FanDuel petitioned for inter partes review (IPR) of certain claims of Interactive Games’ patent. The Patent Trial and Appeal Board instituted review and found all but dependent claim 6 to be unpatentable as obvious.

Specifically, in its petition, FanDuel argued that claim 6 was obvious over three references: Carter, Walker, and an archived copy of a webpage (the Slot Payouts Webpage). Dependent claim 6 included a “lookup table” and an “ordered list.” FanDuel relied on Carter to disclose the lookup table and on the Slot Payouts Webpage to argue that “ordered lists were extremely well-known as a way to organize information.” Interactive Games’ only argument for the validity of claim 6 was that the Slot Payouts Webpage did not qualify as prior art.

In its final written decision, the Board disagreed with FanDuel’s position that Carter discloses the claimed “lookup table.” The Board also rejected FanDuel’s explanation that it would have been an obvious design choice to apply the “ordered list” of the Slot Payouts Webpage. Interactive Games had made none of these arguments in support of claim 6.

FanDuel argued on appeal that the Board’s decision on claim 6 violated various provisions of Administrative Procedure Act (APA). According to FanDuel, the Board violated these provisions by adopting a “new theory” for why the combination of Walker, Carter, and the Slot Payouts Webpage failed to render claim 6 obvious.

The Federal Circuit disagreed. It explained that the “critical question for compliance with the APA and due process is whether [the appellant] received ‘adequate notice of the issues that would be considered, and ultimately resolved, at that hearing.’” It found that “FanDuel’s argument that it lacked notice that the Board might address and reject the obviousness arguments made in FanDuel’s own petition strains credulity.” The Federal Circuit also disagreed that the Board had “changed theories” since the Board “said nothing in its institution decision endorsing FanDuel’s arguments” with respect to Carter and Walker. But the main reason the Federal Circuit rejected FanDuel’s arguments was that to require the patent owner to engage in post-institution record development on whether the references disclosed elements of claim 6 before the Board could reach that issue “would effectively and impermissibly shift the burden to the patent owner to defend its claim’s patentability.”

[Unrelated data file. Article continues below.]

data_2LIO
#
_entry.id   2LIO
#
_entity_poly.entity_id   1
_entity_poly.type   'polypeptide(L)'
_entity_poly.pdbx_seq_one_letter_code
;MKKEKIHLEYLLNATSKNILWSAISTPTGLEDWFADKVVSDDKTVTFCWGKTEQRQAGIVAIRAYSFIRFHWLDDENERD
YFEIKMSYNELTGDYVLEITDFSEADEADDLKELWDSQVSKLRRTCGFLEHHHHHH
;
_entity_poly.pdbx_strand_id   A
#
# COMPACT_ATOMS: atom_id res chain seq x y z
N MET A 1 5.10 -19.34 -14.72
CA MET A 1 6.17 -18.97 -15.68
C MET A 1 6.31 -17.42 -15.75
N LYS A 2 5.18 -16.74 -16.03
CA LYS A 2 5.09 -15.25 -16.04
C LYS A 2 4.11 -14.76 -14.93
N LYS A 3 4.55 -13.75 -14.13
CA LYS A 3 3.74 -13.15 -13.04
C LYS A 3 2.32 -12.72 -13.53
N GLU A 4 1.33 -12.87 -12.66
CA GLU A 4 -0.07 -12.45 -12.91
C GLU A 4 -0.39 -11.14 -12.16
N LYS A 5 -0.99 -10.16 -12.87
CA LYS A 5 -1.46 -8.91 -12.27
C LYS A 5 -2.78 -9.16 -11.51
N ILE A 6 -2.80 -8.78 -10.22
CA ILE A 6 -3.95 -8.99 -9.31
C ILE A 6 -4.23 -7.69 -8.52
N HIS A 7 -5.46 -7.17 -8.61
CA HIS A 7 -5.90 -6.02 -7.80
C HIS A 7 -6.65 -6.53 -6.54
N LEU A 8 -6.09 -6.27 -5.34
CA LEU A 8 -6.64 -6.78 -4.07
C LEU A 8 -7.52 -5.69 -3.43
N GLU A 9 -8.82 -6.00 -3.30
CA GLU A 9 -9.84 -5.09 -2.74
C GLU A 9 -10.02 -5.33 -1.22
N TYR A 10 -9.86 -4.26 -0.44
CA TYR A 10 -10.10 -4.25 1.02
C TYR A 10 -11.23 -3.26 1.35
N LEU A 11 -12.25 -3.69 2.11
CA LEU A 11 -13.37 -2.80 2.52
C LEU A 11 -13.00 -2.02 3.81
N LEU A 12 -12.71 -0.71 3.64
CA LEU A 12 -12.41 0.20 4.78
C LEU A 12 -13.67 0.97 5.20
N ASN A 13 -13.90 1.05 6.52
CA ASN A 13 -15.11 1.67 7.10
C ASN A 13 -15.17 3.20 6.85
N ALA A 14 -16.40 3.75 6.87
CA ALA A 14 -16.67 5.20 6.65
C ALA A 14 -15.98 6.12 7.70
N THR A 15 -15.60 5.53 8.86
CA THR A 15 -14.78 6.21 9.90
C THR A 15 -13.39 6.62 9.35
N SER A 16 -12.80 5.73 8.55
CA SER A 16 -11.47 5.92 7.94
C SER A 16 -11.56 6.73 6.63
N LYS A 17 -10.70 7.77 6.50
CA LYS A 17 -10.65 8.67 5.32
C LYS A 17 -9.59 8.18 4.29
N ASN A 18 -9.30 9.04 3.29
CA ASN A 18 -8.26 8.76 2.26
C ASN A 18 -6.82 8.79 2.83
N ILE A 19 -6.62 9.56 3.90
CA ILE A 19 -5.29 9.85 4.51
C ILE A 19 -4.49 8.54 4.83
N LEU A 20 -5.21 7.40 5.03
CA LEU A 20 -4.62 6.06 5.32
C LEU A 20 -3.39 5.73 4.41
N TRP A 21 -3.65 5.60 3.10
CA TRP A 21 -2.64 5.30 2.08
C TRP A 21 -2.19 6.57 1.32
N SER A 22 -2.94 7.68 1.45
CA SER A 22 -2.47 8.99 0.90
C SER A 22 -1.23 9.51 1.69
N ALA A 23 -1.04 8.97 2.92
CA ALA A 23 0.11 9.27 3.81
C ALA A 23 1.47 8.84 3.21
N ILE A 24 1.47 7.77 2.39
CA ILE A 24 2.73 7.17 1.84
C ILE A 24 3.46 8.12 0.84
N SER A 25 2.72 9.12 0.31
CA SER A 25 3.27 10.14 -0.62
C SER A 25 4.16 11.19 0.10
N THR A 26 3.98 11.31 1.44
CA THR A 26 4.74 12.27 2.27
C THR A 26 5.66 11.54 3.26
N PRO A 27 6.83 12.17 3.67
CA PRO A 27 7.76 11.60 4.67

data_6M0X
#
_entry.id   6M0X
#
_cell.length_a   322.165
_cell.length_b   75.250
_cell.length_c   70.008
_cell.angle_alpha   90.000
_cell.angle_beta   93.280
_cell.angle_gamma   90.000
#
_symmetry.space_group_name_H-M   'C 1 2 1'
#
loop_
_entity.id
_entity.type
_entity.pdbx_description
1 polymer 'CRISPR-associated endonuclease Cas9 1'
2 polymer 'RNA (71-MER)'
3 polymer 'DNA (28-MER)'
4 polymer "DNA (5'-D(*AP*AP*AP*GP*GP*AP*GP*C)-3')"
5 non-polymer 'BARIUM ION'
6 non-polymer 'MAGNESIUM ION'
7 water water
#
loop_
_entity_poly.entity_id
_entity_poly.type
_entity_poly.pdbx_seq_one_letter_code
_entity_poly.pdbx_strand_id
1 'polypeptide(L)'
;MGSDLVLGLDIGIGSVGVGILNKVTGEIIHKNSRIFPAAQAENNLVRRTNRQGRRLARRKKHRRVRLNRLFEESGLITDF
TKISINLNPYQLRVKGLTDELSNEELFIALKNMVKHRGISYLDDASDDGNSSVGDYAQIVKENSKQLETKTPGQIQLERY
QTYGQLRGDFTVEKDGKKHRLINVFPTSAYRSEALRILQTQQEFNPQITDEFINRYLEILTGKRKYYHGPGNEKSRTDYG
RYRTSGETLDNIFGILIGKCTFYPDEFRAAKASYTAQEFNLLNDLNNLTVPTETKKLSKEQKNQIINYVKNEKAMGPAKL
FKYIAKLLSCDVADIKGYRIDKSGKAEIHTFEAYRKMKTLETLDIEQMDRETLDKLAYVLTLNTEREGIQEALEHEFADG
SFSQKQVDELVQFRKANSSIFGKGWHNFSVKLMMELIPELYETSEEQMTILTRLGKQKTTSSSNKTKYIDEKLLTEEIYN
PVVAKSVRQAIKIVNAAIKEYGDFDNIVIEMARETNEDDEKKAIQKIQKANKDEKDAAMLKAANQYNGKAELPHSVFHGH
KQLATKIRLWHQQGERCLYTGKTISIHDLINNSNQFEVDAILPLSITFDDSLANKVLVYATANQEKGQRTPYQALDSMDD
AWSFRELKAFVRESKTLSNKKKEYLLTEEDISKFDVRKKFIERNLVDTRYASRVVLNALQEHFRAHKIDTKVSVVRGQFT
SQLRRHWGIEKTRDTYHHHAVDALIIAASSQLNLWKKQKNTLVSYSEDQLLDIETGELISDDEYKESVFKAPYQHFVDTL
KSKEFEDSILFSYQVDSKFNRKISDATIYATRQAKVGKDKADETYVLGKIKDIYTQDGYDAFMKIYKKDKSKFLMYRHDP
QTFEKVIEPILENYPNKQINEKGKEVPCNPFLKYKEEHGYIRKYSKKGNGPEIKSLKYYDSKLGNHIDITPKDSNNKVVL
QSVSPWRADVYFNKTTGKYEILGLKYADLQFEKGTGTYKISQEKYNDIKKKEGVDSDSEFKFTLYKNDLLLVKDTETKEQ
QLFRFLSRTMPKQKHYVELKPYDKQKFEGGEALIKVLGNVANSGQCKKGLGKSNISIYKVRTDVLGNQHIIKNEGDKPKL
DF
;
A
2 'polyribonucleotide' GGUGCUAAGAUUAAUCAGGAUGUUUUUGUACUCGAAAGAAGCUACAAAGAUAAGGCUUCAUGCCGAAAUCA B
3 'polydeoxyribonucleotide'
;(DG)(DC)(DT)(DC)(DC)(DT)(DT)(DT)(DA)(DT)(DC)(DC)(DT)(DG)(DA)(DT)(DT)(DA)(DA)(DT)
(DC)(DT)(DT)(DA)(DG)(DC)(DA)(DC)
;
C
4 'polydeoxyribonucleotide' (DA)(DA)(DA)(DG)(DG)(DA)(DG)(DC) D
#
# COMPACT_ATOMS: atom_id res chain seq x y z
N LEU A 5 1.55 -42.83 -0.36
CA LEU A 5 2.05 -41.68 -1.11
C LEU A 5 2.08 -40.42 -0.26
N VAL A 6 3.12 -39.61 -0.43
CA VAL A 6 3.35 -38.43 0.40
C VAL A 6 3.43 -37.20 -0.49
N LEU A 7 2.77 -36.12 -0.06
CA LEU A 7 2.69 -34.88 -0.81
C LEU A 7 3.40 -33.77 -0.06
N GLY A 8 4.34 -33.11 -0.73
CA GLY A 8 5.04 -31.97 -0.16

This case cements the Board’s authority, post-institution, to review anew the merits of the petition and to determine whether the petitioner has met its burden to prove unpatentability, irrespective of what issues patent owner may choose to raise in its response. The Board is not required to preview the substantive positions it will take in its final decision.


  • Alacritech, Inc. v. Intel Corp., 966 F.3d 1367 (Fed. Cir. 2020) (The Board failed to explain in an IPR decision how prior art taught certain claimed features, so the Federal Circuit could not reasonably discern whether the Board’s analysis was correct and remanded the case.).
  • Apple Inc. v. Andrea Electronics Corp., 949 F.3d 697 (Fed. Cir. 2020) (The Federal Circuit held that a petitioner’s reply in support of its IPR petition did not raise new theories of unpatentability. The Board thus abused its discretion by refusing to consider the reply arguments.).

This article appeared in the Federal Circuit Appeals from the PTAB and ITC: Summaries of Key 2020 Decisions report. To view the graphs “Data and Trends: AIA PTAB Appeals to the Federal Circuit,” please click here.